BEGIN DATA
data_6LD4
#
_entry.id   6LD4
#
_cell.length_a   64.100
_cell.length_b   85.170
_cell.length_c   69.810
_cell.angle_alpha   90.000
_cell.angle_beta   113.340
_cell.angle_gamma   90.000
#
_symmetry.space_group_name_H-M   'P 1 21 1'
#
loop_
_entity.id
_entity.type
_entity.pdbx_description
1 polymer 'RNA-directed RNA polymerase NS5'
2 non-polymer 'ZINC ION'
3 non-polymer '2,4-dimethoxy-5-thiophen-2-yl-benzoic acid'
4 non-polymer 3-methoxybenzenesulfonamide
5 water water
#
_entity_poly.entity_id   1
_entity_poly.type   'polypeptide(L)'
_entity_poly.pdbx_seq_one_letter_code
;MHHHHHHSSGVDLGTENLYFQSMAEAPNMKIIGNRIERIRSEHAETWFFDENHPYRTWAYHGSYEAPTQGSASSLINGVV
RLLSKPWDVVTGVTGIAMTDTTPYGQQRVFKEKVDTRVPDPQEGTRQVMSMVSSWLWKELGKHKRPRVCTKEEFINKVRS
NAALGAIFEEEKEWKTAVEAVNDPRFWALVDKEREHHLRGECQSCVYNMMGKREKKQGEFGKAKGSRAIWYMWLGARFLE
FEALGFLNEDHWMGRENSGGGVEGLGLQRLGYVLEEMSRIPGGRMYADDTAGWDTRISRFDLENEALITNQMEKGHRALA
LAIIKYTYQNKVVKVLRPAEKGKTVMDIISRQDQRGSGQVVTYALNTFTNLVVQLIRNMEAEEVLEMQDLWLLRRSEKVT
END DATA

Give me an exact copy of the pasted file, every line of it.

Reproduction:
data_6LD4
#
_entry.id   6LD4
#
_cell.length_a   64.100
_cell.length_b   85.170
_cell.length_c   69.810
_cell.angle_alpha   90.000
_cell.angle_beta   113.340
_cell.angle_gamma   90.000
#
_symmetry.space_group_name_H-M   'P 1 21 1'
#
loop_
_entity.id
_entity.type
_entity.pdbx_description
1 polymer 'RNA-directed RNA polymerase NS5'
2 non-polymer 'ZINC ION'
3 non-polymer '2,4-dimethoxy-5-thiophen-2-yl-benzoic acid'
4 non-polymer 3-methoxybenzenesulfonamide
5 water water
#
_entity_poly.entity_id   1
_entity_poly.type   'polypeptide(L)'
_entity_poly.pdbx_seq_one_letter_code
;MHHHHHHSSGVDLGTENLYFQSMAEAPNMKIIGNRIERIRSEHAETWFFDENHPYRTWAYHGSYEAPTQGSASSLINGVV
RLLSKPWDVVTGVTGIAMTDTTPYGQQRVFKEKVDTRVPDPQEGTRQVMSMVSSWLWKELGKHKRPRVCTKEEFINKVRS
NAALGAIFEEEKEWKTAVEAVNDPRFWALVDKEREHHLRGECQSCVYNMMGKREKKQGEFGKAKGSRAIWYMWLGARFLE
FEALGFLNEDHWMGRENSGGGVEGLGLQRLGYVLEEMSRIPGGRMYADDTAGWDTRISRFDLENEALITNQMEKGHRALA
LAIIKYTYQNKVVKVLRPAEKGKTVMDIISRQDQRGSGQVVTYALNTFTNLVVQLIRNMEAEEVLEMQDLWLLRRSEKVT